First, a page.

Monday, 16 September 2013

25 things you'll learn when running long distances at night

Running at night is fun
There's something very different when you run at night as when you run in the day. Obviously that's obvious, but I'll explain a little more because I didn't think it really possible that a collection of docile cows could frighten the daylights out of me. But they did.

It's all to do with the depth and field of your vision. Unless you have a light pointing at something and that something is within range of your light source, you're just not going to see it. I missed a turning on a long night run recently, one where during the day it was utterly obvious, but at night, I was utterly oblivious. I was even looking out for it too.

And I guess that's why the cow incident occurred. See, I was busy looking into the wandering gaze of a fox partially up a hill and to my right when what I should have been doing was looking at where I was going.

Presumably sensing that I should be doing just that, looking forward, I turned and looked into perhaps 8 pairs of eyes no more than a few metres from me. A docile collection of cows during the day, but in the night a ravenous haunting multi-eyed devil silently observing its prey. The chart highlights my heart-rate spiking (the ground was completely flat). The second spike was my bladders bite valve tapping me on my shoulder and my head torch illuminating it (yes, I have the mental robustness of a 3 year old).

25 things you'll learn when running at night

  1. It really is a lot of fun
  2. It's spookier than normal and everything is really quiet
  3. You hear noises you wouldn't usually here (I heard mice in the grass squeaking)
  4. You see shapes and reflections that aren't obvious or clear and reflections of creatures eyes (hence why the Cows scared the crap out of me)
  5. Your light source creates dancing shadows in front of you and if it's cold and you breath out, you're head torch will blind you
  6. If the moon is out, even just a bit and you haven't recently blinded yourself, you can still run quite happily along smooth roads or tracks with the light off or on very low
  7. After a while (2 hours+ for me) when you look at your hands with your head torch you see the pulses of the light source and it's a bit of a trip (I could just have been really tired)
  8. The angle of the light source is really important. You want to see right in front of your feet, but you also want the main beam going out in front of you
  9. With a strong head torch, as you run others they only see a bobbing light coming towards them and no body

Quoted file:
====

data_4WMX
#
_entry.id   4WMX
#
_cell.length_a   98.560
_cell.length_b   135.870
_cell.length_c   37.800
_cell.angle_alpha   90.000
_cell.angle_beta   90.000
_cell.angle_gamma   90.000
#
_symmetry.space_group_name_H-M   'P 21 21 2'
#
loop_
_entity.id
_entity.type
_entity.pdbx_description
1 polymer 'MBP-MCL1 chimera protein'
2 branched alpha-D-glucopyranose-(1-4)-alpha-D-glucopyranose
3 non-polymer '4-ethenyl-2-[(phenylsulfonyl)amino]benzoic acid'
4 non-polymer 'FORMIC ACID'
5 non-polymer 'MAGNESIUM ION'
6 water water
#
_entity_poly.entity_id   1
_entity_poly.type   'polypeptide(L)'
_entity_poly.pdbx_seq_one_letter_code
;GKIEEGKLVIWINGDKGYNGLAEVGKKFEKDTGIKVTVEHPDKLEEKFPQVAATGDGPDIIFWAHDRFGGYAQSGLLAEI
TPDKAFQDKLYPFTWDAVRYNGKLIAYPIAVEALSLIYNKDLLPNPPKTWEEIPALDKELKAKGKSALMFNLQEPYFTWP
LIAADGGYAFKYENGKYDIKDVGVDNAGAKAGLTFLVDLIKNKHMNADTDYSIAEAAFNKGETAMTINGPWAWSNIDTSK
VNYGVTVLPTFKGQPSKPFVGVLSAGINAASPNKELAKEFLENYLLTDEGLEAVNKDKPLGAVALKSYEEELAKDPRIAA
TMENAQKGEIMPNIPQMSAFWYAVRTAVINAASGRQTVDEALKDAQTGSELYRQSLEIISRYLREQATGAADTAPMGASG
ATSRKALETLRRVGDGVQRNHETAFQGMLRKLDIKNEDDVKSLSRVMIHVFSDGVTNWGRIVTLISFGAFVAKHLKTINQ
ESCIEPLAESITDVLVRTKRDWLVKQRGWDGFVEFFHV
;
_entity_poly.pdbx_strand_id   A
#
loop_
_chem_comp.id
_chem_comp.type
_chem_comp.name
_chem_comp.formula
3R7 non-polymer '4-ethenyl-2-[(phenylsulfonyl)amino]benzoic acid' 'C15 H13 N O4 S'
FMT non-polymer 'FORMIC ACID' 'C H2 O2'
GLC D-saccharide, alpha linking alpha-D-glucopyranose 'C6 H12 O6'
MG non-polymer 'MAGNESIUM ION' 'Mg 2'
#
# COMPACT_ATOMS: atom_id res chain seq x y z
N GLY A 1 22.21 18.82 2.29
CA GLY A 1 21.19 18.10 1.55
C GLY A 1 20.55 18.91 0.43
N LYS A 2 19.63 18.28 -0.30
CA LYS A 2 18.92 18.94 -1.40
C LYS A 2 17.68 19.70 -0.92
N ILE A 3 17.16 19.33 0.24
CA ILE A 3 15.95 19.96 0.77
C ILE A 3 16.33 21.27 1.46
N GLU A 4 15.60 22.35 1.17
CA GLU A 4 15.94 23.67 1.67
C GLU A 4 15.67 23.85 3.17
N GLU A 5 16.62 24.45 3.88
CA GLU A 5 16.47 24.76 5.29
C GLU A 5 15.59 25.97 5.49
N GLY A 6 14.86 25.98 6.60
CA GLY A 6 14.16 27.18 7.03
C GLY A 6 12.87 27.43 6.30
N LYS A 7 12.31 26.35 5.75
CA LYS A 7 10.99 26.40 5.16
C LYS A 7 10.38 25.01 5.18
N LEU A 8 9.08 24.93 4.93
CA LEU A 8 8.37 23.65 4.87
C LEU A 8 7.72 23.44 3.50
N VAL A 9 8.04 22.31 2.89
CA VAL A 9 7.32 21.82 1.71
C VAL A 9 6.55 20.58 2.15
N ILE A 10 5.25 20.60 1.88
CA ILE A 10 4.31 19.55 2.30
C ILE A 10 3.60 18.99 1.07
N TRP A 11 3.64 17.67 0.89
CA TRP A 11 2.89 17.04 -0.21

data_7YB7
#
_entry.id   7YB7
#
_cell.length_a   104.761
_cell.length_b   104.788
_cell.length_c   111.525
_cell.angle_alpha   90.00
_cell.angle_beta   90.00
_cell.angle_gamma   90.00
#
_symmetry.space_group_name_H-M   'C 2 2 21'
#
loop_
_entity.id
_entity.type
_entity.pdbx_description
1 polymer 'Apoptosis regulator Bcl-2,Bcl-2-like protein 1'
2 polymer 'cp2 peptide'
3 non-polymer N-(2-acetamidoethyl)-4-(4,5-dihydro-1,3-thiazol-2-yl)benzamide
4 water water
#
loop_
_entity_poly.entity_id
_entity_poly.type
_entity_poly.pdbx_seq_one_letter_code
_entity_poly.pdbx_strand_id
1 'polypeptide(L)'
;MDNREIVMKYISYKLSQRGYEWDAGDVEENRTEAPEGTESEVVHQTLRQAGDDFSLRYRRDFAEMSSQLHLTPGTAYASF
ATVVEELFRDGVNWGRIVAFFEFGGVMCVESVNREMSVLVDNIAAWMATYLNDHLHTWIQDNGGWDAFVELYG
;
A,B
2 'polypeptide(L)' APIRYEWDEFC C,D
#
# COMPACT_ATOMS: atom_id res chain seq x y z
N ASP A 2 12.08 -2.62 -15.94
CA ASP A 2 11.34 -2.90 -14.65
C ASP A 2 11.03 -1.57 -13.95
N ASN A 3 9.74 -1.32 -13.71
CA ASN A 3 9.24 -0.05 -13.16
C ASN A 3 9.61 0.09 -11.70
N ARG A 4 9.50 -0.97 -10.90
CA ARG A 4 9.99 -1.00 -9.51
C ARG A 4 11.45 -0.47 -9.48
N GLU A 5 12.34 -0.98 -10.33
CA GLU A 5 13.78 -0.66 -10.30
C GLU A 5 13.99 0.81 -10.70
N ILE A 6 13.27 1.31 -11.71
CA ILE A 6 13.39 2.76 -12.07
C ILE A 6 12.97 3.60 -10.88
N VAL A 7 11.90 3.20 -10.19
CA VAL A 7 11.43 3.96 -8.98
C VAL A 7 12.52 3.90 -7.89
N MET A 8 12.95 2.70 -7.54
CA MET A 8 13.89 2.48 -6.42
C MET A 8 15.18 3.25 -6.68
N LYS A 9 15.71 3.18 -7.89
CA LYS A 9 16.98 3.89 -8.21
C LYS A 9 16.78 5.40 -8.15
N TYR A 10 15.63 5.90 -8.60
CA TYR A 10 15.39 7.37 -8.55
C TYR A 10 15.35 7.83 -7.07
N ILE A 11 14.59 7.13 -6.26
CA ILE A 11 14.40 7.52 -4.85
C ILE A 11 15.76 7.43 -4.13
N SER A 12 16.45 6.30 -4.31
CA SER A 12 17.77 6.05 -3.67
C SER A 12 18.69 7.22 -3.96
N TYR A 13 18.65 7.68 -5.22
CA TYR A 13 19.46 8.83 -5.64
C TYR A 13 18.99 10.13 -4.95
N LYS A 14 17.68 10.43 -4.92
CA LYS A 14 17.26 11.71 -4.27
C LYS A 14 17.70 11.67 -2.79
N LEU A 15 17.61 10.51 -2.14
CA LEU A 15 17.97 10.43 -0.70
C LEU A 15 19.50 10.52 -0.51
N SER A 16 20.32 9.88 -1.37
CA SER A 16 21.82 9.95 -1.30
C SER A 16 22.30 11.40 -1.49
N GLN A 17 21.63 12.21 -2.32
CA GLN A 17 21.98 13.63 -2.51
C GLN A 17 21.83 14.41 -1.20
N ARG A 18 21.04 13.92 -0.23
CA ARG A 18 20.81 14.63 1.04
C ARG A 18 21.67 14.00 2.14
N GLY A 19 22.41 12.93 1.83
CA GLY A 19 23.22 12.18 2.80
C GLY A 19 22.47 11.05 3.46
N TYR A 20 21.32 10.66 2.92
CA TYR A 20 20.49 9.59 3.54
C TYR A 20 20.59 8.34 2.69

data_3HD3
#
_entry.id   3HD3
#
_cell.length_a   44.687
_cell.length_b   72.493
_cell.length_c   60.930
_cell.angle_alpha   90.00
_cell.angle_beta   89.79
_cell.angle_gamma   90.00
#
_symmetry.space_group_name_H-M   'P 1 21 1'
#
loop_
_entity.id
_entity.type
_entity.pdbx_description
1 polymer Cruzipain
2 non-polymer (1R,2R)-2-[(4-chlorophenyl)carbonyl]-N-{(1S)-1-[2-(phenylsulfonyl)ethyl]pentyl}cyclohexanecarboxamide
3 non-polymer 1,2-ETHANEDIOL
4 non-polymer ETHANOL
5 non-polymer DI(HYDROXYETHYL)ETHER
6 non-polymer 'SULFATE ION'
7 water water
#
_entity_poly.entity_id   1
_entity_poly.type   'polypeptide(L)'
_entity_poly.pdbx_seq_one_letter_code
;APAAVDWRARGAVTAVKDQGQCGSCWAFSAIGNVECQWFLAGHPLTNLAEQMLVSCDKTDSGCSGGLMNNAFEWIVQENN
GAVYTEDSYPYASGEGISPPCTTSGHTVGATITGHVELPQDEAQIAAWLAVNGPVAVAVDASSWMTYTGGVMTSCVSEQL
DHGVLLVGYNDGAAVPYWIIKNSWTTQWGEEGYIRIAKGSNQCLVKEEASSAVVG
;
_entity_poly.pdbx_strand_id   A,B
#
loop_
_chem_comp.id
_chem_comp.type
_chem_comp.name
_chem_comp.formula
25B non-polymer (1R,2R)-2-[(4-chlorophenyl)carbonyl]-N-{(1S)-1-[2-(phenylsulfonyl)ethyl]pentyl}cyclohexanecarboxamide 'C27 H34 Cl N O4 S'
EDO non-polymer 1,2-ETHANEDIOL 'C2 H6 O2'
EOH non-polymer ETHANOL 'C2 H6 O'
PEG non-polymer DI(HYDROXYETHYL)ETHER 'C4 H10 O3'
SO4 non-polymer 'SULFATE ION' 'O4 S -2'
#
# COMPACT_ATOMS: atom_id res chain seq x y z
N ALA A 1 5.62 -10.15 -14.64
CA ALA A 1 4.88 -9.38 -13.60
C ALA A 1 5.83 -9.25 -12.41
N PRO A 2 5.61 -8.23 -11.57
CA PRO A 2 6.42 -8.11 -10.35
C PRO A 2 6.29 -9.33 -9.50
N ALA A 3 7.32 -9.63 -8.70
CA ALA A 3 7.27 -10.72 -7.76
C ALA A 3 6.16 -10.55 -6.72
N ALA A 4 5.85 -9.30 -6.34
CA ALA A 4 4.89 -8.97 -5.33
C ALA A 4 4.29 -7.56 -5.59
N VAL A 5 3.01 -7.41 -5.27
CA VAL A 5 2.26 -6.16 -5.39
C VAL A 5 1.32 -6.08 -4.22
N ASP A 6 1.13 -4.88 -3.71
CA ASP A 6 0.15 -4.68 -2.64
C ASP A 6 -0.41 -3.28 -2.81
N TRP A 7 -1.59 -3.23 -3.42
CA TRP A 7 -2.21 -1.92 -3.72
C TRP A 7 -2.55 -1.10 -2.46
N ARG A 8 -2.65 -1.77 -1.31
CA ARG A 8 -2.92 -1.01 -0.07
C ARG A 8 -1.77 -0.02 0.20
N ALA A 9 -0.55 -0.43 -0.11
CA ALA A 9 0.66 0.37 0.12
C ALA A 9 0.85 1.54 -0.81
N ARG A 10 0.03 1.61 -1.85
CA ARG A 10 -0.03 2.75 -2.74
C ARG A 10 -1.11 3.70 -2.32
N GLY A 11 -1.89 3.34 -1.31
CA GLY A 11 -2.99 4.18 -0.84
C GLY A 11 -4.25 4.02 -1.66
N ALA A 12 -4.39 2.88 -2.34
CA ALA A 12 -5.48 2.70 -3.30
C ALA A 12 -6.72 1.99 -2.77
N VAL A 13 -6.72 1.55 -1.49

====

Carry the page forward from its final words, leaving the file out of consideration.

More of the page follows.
10. Cars will slow down because it's not obvious what you are (or they all did for me)
  11. Cover your head torch when a car approaches and get onto the side of the road
  12. Don't use the head torch on full beam when medium or dim settings will do (save your eyes and your batteries)
  13. Some bladder bite valves are luminous and when you look over your shoulder you can get a spook by coming face to face with what your brain is telling you is a massive glowing (brain-eating) bug
  14. You're slower, but as you get used to it you speed back up
  15. Adjusting the angle of your head torch whilst it's on your head is not the same as when it's in your hand
  16. You'll forget some of the settings of your head torch and at times the lights will go out whilst you faff (just remember to slow down as ...)
  17. ... you might trip at times
  18. Familiar tracks and routes appear different. I managed to miss a turn I've taken 50 times in the daylight, but completely missed it at night - with the head torch on full!
  19. Opening up food packets is so much easier, when you look at your hands you can actually see where that last pesky Haribo bear is in the packet
  20. It's probably going to be colder than it is during the day, wear layers and bring a weather-proof jacket
  21. You can't see your legs that easily - I had to look down to make sure they were still there (I was really tired)
  22. Cobwebs. Cobwebs everywhere. Equally in between trees and flying around amongst fields
  23. Your iPhone will take crap photos, don't even bother trying
  24. There's no one around at all. Apart from apparent, and frankly committed, car park enthusiasts
  25. When it's foggy, especially around rivers and lakes, you can't see jack. The light blinds you. It feels like you're running into a snow storm or a swarm of little flies (fun and something to laugh about until it becomes eerie and you shriek like a girl when all the excitement and tension hit a crescendo)

What will I change for my next run?

Not much really. So long as I've remembered to charge my batteries and I have the right clothing and the right amount of food and water for the distance, I wouldn't change a thing.

I will however be better prepared and hopefully won't replicate the spooks of my first long distance night run.